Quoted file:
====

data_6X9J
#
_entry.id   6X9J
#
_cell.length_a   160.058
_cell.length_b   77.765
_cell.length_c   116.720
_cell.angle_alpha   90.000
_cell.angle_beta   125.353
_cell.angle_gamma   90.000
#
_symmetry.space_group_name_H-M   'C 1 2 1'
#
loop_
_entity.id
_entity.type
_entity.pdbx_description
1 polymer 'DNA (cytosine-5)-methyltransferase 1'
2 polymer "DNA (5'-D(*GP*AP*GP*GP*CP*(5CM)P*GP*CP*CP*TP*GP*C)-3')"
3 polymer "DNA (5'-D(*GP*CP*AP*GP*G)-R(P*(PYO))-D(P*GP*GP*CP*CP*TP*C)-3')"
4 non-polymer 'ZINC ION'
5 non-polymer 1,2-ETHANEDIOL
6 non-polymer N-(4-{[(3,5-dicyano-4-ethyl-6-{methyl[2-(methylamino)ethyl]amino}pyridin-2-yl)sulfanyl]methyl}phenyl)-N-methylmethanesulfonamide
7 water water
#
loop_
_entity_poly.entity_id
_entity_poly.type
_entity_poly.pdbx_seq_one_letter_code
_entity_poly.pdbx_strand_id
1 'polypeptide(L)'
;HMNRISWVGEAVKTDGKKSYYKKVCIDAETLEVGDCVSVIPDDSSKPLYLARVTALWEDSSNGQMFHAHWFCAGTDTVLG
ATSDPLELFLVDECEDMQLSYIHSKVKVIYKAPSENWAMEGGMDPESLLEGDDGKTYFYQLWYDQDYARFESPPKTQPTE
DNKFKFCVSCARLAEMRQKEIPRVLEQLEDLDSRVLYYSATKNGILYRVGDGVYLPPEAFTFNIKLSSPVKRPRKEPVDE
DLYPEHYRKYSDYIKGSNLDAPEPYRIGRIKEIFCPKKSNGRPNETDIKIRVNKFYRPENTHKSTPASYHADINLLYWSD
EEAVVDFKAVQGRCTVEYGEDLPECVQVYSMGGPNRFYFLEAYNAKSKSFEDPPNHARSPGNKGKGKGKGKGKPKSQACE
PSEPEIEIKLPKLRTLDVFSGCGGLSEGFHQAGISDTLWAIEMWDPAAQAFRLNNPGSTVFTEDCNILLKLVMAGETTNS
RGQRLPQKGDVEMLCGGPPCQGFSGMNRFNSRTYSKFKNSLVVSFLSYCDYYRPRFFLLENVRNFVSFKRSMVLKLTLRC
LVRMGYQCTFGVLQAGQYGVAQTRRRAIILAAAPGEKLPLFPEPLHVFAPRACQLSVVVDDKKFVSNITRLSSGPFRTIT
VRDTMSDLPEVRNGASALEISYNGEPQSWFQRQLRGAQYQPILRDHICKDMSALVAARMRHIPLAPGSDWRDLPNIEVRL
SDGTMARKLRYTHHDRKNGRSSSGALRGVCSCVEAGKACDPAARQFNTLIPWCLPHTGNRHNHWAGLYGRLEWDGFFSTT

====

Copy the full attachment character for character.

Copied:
data_6X9J
#
_entry.id   6X9J
#
_cell.length_a   160.058
_cell.length_b   77.765
_cell.length_c   116.720
_cell.angle_alpha   90.000
_cell.angle_beta   125.353
_cell.angle_gamma   90.000
#
_symmetry.space_group_name_H-M   'C 1 2 1'
#
loop_
_entity.id
_entity.type
_entity.pdbx_description
1 polymer 'DNA (cytosine-5)-methyltransferase 1'
2 polymer "DNA (5'-D(*GP*AP*GP*GP*CP*(5CM)P*GP*CP*CP*TP*GP*C)-3')"
3 polymer "DNA (5'-D(*GP*CP*AP*GP*G)-R(P*(PYO))-D(P*GP*GP*CP*CP*TP*C)-3')"
4 non-polymer 'ZINC ION'
5 non-polymer 1,2-ETHANEDIOL
6 non-polymer N-(4-{[(3,5-dicyano-4-ethyl-6-{methyl[2-(methylamino)ethyl]amino}pyridin-2-yl)sulfanyl]methyl}phenyl)-N-methylmethanesulfonamide
7 water water
#
loop_
_entity_poly.entity_id
_entity_poly.type
_entity_poly.pdbx_seq_one_letter_code
_entity_poly.pdbx_strand_id
1 'polypeptide(L)'
;HMNRISWVGEAVKTDGKKSYYKKVCIDAETLEVGDCVSVIPDDSSKPLYLARVTALWEDSSNGQMFHAHWFCAGTDTVLG
ATSDPLELFLVDECEDMQLSYIHSKVKVIYKAPSENWAMEGGMDPESLLEGDDGKTYFYQLWYDQDYARFESPPKTQPTE
DNKFKFCVSCARLAEMRQKEIPRVLEQLEDLDSRVLYYSATKNGILYRVGDGVYLPPEAFTFNIKLSSPVKRPRKEPVDE
DLYPEHYRKYSDYIKGSNLDAPEPYRIGRIKEIFCPKKSNGRPNETDIKIRVNKFYRPENTHKSTPASYHADINLLYWSD
EEAVVDFKAVQGRCTVEYGEDLPECVQVYSMGGPNRFYFLEAYNAKSKSFEDPPNHARSPGNKGKGKGKGKGKPKSQACE
PSEPEIEIKLPKLRTLDVFSGCGGLSEGFHQAGISDTLWAIEMWDPAAQAFRLNNPGSTVFTEDCNILLKLVMAGETTNS
RGQRLPQKGDVEMLCGGPPCQGFSGMNRFNSRTYSKFKNSLVVSFLSYCDYYRPRFFLLENVRNFVSFKRSMVLKLTLRC
LVRMGYQCTFGVLQAGQYGVAQTRRRAIILAAAPGEKLPLFPEPLHVFAPRACQLSVVVDDKKFVSNITRLSSGPFRTIT
VRDTMSDLPEVRNGASALEISYNGEPQSWFQRQLRGAQYQPILRDHICKDMSALVAARMRHIPLAPGSDWRDLPNIEVRL
SDGTMARKLRYTHHDRKNGRSSSGALRGVCSCVEAGKACDPAARQFNTLIPWCLPHTGNRHNHWAGLYGRLEWDGFFSTT